Alexa Whetung

Professor Karl Hardy

LLCU 209

November 1st, 2019

Research Paper Topic – Outline

Topic: Violence

Preliminary Title:

“How the Epidemic of both Sexism and Racism Coexist with Brazil’s High Level of Violence”

Preliminary Abstract:

For this assignment I wanted to share my interest in the areas that have stood out to me throughout this course. Those two areas of interest being sexism and racism, because of the demographic that both these topics fall under, it could be argued that the subject would be quite broad for just one paper. Therefore, I have decided to make both topics, subtopics, that will be the main questions of discussion when looking at violence in Brazil. Not only have I been intrigued by how women and men are treated differently in Brazil when it comes to the consequences of violence, but I have also been interested to learn that due to Brazil being a multi-racial country, it is interesting to see how the colour of one’s skin (whether the individual be female or male) is seen to inflict different kinds of violence in both politics and with law enforcement as well.


Preliminary Research Questions to Answer in Paper:

  1. For how long and why has Brazil been known as being a country of male dominance?
  2. Are women held as subordinate to men when it comes to both familial and community relationships?
  3. Have the societal roles of women continued to be heavily impacted by patriarchal traditions? Why?
  4. Despite the gains made in women’s rights in Brazil, in what ways do women still face significant differences in gender inequality?
  5. Why is little being done in regard to aggression, femicide and rape in Brazil, which is causing an alarming rise in the country’s violence rate?
  6. Being a multi-racial country, is Brazil seen as still being a country of racial abuse?
  7. In what ways does Brazil continue to show issues of racism throughout their legal system?
  8. What is the “whiteness” ideology? And how does it particularly associate to Brazil?
  9. In what ways have the “racial democracy” of Brazil been questioned? In what ways have the country proven this “identifier” to untrue?
  10. Police violence is one of the most internationally recognized human rights abuses in Brazil. Does this brutality have to do with race or the geographical residing of civilians?

Preliminary / Annotated Bibliography:

Schipani, A., & Elliott, L. (2018, May 15). Brazil women bring fight against sexism on to political agenda. Retrieved October 25, 2019, from

  • This source is a news article that surrounds the political issue of sexism in Brazil. Manuela D’Avila throughout the article looks at the political violence women are being subjected to, after a left-wing female congresswoman was described as being “too ugly” to be raped.

Phillips, D. (2019, September 10). Brazil report charts surge in racial abuse and violence against women. Retrieved October 25, 2019, from

  • This news article discusses the alarming rise in racial abuse, sexual assault, femicide and violence against women and LGBT people in 2018, in Brazil according to new figures in September of 2019. This article helps to elaborate on the concept of my paper that both racism and sexism continue to be the major ongoing issues of violence in Brazil.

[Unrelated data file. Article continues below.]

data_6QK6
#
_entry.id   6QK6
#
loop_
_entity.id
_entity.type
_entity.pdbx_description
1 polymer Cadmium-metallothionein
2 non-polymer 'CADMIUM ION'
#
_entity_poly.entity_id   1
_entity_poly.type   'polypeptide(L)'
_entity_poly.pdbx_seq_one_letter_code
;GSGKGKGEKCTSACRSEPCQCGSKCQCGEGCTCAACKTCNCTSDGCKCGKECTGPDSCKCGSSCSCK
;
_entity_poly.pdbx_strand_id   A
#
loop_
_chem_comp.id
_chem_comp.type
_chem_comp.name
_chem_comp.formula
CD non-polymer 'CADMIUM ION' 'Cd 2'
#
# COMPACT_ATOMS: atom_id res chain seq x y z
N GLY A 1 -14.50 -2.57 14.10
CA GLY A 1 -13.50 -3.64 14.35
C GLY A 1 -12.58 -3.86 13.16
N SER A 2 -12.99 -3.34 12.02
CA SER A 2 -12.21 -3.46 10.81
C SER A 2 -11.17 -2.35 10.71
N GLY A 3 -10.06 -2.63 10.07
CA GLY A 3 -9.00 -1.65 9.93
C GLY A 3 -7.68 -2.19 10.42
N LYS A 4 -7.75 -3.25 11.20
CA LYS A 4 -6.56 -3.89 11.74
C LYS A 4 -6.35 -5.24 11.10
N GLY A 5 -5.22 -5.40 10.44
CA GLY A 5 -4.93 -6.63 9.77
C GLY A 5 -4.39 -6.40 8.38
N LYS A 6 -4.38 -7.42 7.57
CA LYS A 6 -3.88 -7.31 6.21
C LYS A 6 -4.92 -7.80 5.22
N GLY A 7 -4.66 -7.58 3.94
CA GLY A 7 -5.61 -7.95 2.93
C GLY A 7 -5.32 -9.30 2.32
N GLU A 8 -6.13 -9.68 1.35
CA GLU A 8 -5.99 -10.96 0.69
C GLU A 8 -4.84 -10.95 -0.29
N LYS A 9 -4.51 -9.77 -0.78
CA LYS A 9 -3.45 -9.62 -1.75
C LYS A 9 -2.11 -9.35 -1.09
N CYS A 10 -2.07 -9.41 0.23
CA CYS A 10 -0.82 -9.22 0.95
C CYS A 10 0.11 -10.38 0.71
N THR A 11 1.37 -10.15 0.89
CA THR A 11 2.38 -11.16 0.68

Trindade, L. V. P. (2019, July 8). Brazil’s supposed ‘racial democracy’ has a dire problem with online racism. Retrieved October 25, 2019, from

  • This article directly applies to racism in Brazil, as it addresses the issue of Brazil continuing to self-claim themselves as being a country of “racial democracy,” when in fact they are not as they continue to strive for the “whitening” ideology. This article specifically addresses the country’s issues towards race throughout the production of online articles.

Roth, K. (2019, January 17). World Report 2019: Rights Trends in Brazil. Retrieved October 25, 2019, from

  • This article surrounds how violence in Brazil is comprised of racism and sexism as member of Congress is called out for endorsing torture and other abusive practices. This person of political power is also known to have made openly racist, homophobic and misogynist statements, and won a run-off election in October 2018.

Garcia-Navarro, L. (2014, November 9). In Brazil, Race Is A Matter Of Life And Violent Death. Retrieved October 25, 2019, from

  • This article is a clear depiction of police brutality in regard to race, as two policemen picked up three black teenagers in Rio de Janeiro. The three hadn’t committed any crime, but they did have a history of petty offenses. The officers drove them up to the wooded hills above the city, where one was shot in the head and killed, one was shot in the leg and the back and left for dead, and another escaped.

Cidade de Deus. (2002). Retrieved from

  • Although this film may be a story of non-fiction, I feel as though information about the city of Rio to be undoubtedly true. This film discusses and displays the poverty-stricken favelas of Rio de Janeiro in the 1970s, where two young men choose different paths and their outcomes are undoubtedly due the state and ways of the country overall.

Skidmore, T. (2009). The Whitening Ideal. Brazilian Mosaic: Portraits of a Diverse People and Culture, 92–95.

  • This course reading discusses the racial reality of Brazil, in comparison to the “racial democracy” the country and many of it’s civilians are thought to be part of. In actuality, the journal discusses how the country on the contrary is part of an epidemic that idolises “whiteness” and what it means to be “white.”

Everyday Violence of Life. (1995). Brazilian Mosaic: Portraits of a Diverse People and Culture, 194–202.

  • This article applies to my paper as it discusses a variation of ways in which Brazil displays its violence. Evidentially, contributing to both ideas surrounding race and sex.